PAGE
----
Elephants Live Longer in Wild than Zoos

Elephants live longer in wild than zoos according to a study published in Science in December 2008. Randolph E. Schmid of AP wrote: “Researchers compared the life spans of elephants in European zoos with those living in Amboseli National Park in Kenya and others working on a timber enterprise in Myanmar. Animals in the wild or in natural working conditions had life spans twice that or more of their relatives in zoos. [Source: Randolph E. Schmid, AP, December 11, 2008]

The researchers found that the median life span for African elephants in European zoos was 16.9 years, compared with 56 years for elephants who died of natural causes in Kenya's Amboseli park. Adding in those elephants killed by people in Africa lowered the median life span there to 35.9 years. Median means half died younger than that age and half lived longer. For the more endangered Asian elephants, the median life span in European zoos was 18.9 years, compared with 41.7 years for those working in the Myanmar Timber Enterprise. Myanmar is the country formerly known as Burma.

The life spans of zoo elephants have improved in recent years, suggesting an improvement in their care and raising, said one of the report's authors, Georgia J. Mason of the animal sciences department at the University of Guelph, Canada. But, she added, "protecting elephants in Africa and Asia is far more successful than protecting them in Western zoos." "One of our more amazing results" was that Asian elephants born in zoos have shorter life spans than do Asian elephants brought to the zoos from the wild, she added in a broadcast interview provided by the journal Science, which published the results in its Friday edition.

She noted that zoos usually lack have large grazing areas that elephants are used to in the wild, and that zoo animals often are alone or with one or two other unrelated animals, while in the wild they tend to live in related groups of eight to 12 animals. In Asian elephants, infant mortality rates are two times to three times higher in zoos than in the Burmese logging camps, Mason said. And then, in adulthood, zoo-born animals die prematurely. "We're not sure why," she said.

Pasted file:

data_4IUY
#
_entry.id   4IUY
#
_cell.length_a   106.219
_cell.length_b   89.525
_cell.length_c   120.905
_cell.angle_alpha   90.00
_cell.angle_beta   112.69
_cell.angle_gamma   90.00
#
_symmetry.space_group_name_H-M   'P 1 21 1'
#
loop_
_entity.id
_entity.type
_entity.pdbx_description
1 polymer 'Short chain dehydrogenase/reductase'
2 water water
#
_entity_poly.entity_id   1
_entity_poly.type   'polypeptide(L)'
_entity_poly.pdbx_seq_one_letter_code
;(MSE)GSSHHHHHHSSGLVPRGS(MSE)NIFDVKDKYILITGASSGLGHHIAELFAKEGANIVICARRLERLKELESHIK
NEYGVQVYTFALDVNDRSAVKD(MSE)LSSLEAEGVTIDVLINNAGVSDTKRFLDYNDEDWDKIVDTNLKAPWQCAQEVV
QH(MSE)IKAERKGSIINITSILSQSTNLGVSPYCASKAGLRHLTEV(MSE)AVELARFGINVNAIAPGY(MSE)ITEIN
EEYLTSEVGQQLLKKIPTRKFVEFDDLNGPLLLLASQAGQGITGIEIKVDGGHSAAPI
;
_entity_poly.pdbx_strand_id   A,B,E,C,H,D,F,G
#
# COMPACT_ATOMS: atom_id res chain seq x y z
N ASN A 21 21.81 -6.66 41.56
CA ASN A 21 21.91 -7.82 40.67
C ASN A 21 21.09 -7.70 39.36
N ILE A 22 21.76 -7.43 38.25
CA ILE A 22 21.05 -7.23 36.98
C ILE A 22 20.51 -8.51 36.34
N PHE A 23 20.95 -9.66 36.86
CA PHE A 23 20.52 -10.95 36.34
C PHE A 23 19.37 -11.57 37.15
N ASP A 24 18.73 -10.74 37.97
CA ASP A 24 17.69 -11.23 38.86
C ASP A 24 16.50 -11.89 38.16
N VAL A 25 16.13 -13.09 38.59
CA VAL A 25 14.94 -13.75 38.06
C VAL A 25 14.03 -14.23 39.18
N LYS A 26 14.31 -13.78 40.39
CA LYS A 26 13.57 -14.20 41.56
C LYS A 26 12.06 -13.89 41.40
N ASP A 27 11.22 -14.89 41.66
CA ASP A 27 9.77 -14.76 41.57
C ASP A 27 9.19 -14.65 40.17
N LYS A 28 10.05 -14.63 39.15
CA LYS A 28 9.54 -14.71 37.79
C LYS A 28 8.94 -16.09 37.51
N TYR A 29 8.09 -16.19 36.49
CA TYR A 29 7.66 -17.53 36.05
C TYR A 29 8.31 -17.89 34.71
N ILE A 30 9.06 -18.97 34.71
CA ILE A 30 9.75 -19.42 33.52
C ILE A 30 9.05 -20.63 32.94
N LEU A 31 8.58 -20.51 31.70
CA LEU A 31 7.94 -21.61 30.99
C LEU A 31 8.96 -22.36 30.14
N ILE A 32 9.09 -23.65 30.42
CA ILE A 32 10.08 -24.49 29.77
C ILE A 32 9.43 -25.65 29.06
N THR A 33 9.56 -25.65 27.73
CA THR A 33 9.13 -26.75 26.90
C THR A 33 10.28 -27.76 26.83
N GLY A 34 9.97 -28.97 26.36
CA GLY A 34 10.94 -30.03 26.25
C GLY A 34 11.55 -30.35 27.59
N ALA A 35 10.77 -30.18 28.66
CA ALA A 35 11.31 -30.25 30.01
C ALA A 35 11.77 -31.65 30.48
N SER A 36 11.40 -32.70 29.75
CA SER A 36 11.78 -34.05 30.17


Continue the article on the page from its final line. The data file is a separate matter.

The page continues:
The study confirms many of the findings of a similar 2002 analysis prepared by the Royal Society for the Prevention of Cruelty to Animals. One of the authors of the new study, Ros Clubb, works for the society. Steven Feldman, a spokesman for the Association of Zoos and Aquariums, contended the report did not reflect conditions in North America. In addition, he said, it is hard to compare conditions in zoos and in the wild. "Every event in a zoo is observed," he said, while scientists can study only a small number of events in nature.

Image Sources: Wikimedia Commons

Text Sources: National Geographic, Natural History magazine, Smithsonian magazine, Wikipedia, New York Times, Washington Post, Los Angeles Times, Times of London, The Guardian, Top Secret Animal Attack Files website, The New Yorker, Time, Newsweek, Reuters, AP, AFP, The Economist, BBC, and various books and other publications.

Last updated November 2012